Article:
Right: The marble mantle has been installed and is decorated for the party.

Saturday was our first official meal with invited guests, a champagne brunch to enjoy the bottle that Ryeroam had asked Ken and Suchai to bring to us as a housewarming, after they visited him in Paris in September.  Since Ryeroam was in town to collect his grandmother and take her to the US for his graduation next week, it was the perfect time to open the bottle.

Ryeroam and I met through airliners.net, a website for aviation enthusiasts, which is also how I met Ken and a score of other people.  He lives with his partner in Paris, although in the time I’ve known him he has lived in Mexico City as well as Buenos Aires, all the while working on his degree in the United States.  It is a global village, I tell you.

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Above from left: Chris, Ryeroam, Suchai, Ken and Tawn.

The menu was pretty simple and easy to prepare:

Individual spinach, mushroom and pine nut quiches

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Mixed green salad with tomatoes

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Homemade buttermilk biscuits (not pictured)

Assorted desserts from The Landmark Hotel

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To wash it all down, we enjoyed a bottle of Laurent-Perrier brut non-vintage Champagne and a bottle of Vallformosa methode Champagnoise sparkling wine from Spain

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I had also prepared a cherry pie, not knowing that Suchai was going to bring desserts.  Needless to say, there was no room for the pie.

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The condo really sparkles when we have guests.  There are just a lot of nice spaces and it is a lot of fun to entertain.  The kitchen is sufficiently large, although we’re short on plates, bowls and glasses.  Once we have a small china cabinet we’ll round out our collection of dinnerware so we can match.

 

Skytrain extension progresses

P1020779 Last Sunday after completing a 30-km ride around Benjakiti Park with Markus (fifteen times around the 2-km bike path) but before heading home, I rode out to Sukhumvit 101, near the very edge of the province of Khrungthep. 

The week before I had driven to a vendor’s showroom out in that neighborhood and had wanted to take pictures of the progress of the Skytrain extension, but there was nowhere convenient to stop.  On a Sunday morning and with a bicycle, it was easier to stop and document the construction.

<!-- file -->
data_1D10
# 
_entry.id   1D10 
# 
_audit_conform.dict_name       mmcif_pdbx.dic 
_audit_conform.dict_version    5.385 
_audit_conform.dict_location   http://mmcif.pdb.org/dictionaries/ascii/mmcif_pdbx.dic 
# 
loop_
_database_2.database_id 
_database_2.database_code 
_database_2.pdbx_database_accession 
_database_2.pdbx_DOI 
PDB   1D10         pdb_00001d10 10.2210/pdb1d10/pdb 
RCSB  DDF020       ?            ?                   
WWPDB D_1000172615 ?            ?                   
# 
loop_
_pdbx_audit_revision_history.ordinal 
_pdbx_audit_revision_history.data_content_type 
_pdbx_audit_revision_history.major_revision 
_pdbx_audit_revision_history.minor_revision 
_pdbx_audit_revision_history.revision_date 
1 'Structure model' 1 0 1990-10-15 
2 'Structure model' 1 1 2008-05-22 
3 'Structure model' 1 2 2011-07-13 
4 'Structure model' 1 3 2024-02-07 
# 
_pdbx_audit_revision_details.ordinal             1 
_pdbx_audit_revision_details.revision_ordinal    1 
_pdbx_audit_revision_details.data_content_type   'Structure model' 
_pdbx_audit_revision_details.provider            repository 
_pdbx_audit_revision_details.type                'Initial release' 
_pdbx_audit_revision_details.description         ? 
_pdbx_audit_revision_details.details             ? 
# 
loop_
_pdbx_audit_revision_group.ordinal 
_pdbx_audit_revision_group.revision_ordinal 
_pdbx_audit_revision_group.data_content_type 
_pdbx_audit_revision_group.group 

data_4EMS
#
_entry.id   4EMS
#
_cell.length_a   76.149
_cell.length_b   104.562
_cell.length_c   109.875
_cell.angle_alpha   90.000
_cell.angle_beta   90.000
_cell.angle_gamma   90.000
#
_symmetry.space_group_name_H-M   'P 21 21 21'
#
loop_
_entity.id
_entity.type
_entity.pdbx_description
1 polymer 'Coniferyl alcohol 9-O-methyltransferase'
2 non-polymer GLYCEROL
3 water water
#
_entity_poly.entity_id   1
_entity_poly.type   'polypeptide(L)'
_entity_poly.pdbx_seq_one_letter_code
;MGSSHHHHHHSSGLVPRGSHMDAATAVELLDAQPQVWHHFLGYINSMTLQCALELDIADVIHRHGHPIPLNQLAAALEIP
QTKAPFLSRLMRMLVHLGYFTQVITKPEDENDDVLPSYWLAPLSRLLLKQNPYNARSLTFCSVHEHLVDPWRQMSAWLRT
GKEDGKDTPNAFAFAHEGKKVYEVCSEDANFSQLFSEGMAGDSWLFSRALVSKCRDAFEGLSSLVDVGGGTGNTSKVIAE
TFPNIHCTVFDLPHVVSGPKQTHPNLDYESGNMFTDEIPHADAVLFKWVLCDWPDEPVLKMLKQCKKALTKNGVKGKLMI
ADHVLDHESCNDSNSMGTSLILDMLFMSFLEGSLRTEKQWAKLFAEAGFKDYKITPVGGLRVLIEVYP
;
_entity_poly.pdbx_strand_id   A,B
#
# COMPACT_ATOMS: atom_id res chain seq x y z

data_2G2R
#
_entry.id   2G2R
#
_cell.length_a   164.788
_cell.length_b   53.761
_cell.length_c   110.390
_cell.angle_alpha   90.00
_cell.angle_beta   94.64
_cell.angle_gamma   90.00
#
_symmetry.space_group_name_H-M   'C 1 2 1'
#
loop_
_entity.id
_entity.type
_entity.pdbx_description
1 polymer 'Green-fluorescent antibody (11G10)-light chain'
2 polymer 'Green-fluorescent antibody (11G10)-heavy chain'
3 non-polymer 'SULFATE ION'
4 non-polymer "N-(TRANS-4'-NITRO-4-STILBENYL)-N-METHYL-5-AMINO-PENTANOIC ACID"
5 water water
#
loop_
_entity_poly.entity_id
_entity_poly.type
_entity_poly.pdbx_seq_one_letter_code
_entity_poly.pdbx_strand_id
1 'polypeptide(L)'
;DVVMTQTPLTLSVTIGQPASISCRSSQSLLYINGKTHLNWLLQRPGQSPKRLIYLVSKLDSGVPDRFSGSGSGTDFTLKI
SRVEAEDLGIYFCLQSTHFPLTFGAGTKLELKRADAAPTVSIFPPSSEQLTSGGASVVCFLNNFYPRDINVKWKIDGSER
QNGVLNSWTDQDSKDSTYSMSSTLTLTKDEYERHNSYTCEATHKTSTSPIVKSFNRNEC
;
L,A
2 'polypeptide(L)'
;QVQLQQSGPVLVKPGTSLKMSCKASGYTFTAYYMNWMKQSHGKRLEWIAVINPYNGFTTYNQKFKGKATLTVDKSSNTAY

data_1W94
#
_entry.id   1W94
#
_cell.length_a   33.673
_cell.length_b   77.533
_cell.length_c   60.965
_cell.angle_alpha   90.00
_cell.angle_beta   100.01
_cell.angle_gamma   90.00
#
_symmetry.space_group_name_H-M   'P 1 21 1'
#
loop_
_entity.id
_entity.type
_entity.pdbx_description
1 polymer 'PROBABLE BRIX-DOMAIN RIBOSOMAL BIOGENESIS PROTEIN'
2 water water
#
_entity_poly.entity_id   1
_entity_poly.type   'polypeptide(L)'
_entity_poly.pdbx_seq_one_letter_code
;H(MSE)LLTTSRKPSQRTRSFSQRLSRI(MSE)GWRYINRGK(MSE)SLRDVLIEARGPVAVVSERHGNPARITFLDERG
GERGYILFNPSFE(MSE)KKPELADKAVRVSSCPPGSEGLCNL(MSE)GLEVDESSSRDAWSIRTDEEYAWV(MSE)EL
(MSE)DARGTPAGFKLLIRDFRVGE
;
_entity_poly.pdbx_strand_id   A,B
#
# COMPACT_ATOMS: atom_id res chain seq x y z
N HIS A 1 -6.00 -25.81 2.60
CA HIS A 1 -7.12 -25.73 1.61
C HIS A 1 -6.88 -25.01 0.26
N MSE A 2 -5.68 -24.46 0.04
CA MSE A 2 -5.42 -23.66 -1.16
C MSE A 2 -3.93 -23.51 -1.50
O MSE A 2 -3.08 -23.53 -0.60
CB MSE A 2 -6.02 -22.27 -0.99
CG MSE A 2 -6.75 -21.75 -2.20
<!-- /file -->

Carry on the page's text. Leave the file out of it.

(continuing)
The Skytrain, the nearly seven-year old elevated rail system, along with the underground MRTA system, have provided a lot of relief to Khrungthep commuters.  Prior to these transit systems opening, traffic was really a mess.

The good news is that the system is expanding: an extension across the Chao Phraya River is nearly done, the airport line will be finished late next year, and two new MRTA lines extending north and to the west into Thonburi are slated to begin construction soon.  There is also an extension down Sukhumvit, the city’s main northwest-southeast artery, that will run from the current terminus at On Nut all the way to the provincial border at Bang Na.

Above: The construction of Punnawithi Station, which is referenced as “Sukhumvit 101” on this master transit plan map.  Note the equipment they use to hoist the preformed concrete viaduct pieces into place using the hanging cables.  After a section is done, it is rolled forward to the next pillar.

Below: From a pedestrian bridge just south of the future Punnawithi Station, I was able to look north (back towards On Nut, Thong Lo, Asoke, and Siam) along Sukhumvit:

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Below: And then south towards Bang Na and the provincial border.

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It is very exciting to see this progressing.  Still another two years or so until it is completed, but it should help reduce traffic significantly.

Amazing Race, Khrungthep

On the subject of traffic and the effects of transit, yesterday evening Tawn and I conducted a little test.  We left our condo on Sukhumvit 53 (Thong Lo station on the map linked to above) and headed to an event at Lumpini Night Bazaar (Lumpini station on the map).  It was 5:50 on Sunday afternoon and Tawn wanted to drive, but I felt traffic would be heavy.